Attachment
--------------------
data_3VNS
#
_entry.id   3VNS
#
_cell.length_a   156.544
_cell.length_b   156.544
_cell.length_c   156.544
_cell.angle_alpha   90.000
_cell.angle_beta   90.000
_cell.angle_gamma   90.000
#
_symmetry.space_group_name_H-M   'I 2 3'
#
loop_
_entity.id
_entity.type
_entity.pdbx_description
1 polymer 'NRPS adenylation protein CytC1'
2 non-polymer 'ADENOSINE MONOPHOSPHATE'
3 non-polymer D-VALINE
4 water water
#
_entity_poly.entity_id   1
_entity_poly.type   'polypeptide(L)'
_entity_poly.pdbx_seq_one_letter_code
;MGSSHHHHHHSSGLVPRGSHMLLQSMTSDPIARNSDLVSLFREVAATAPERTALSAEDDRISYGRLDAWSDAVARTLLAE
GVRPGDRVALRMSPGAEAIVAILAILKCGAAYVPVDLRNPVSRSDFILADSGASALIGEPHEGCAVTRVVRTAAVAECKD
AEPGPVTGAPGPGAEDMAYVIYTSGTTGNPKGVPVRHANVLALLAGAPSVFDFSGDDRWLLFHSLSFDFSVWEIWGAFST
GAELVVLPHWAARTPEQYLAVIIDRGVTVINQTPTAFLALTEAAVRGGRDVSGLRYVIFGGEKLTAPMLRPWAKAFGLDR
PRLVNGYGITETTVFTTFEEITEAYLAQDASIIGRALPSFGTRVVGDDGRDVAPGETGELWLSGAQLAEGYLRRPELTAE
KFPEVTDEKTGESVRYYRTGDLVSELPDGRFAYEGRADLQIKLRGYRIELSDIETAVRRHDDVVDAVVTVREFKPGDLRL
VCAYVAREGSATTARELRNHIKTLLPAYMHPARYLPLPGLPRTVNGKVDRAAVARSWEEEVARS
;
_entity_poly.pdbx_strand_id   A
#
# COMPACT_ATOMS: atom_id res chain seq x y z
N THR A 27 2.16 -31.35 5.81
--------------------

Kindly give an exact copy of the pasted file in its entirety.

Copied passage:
data_3VNS
#
_entry.id   3VNS
#
_cell.length_a   156.544
_cell.length_b   156.544
_cell.length_c   156.544
_cell.angle_alpha   90.000
_cell.angle_beta   90.000
_cell.angle_gamma   90.000
#
_symmetry.space_group_name_H-M   'I 2 3'
#
loop_
_entity.id
_entity.type
_entity.pdbx_description
1 polymer 'NRPS adenylation protein CytC1'
2 non-polymer 'ADENOSINE MONOPHOSPHATE'
3 non-polymer D-VALINE
4 water water
#
_entity_poly.entity_id   1
_entity_poly.type   'polypeptide(L)'
_entity_poly.pdbx_seq_one_letter_code
;MGSSHHHHHHSSGLVPRGSHMLLQSMTSDPIARNSDLVSLFREVAATAPERTALSAEDDRISYGRLDAWSDAVARTLLAE
GVRPGDRVALRMSPGAEAIVAILAILKCGAAYVPVDLRNPVSRSDFILADSGASALIGEPHEGCAVTRVVRTAAVAECKD
AEPGPVTGAPGPGAEDMAYVIYTSGTTGNPKGVPVRHANVLALLAGAPSVFDFSGDDRWLLFHSLSFDFSVWEIWGAFST
GAELVVLPHWAARTPEQYLAVIIDRGVTVINQTPTAFLALTEAAVRGGRDVSGLRYVIFGGEKLTAPMLRPWAKAFGLDR
PRLVNGYGITETTVFTTFEEITEAYLAQDASIIGRALPSFGTRVVGDDGRDVAPGETGELWLSGAQLAEGYLRRPELTAE
KFPEVTDEKTGESVRYYRTGDLVSELPDGRFAYEGRADLQIKLRGYRIELSDIETAVRRHDDVVDAVVTVREFKPGDLRL
VCAYVAREGSATTARELRNHIKTLLPAYMHPARYLPLPGLPRTVNGKVDRAAVARSWEEEVARS
;
_entity_poly.pdbx_strand_id   A
#
# COMPACT_ATOMS: atom_id res chain seq x y z
N THR A 27 2.16 -31.35 5.81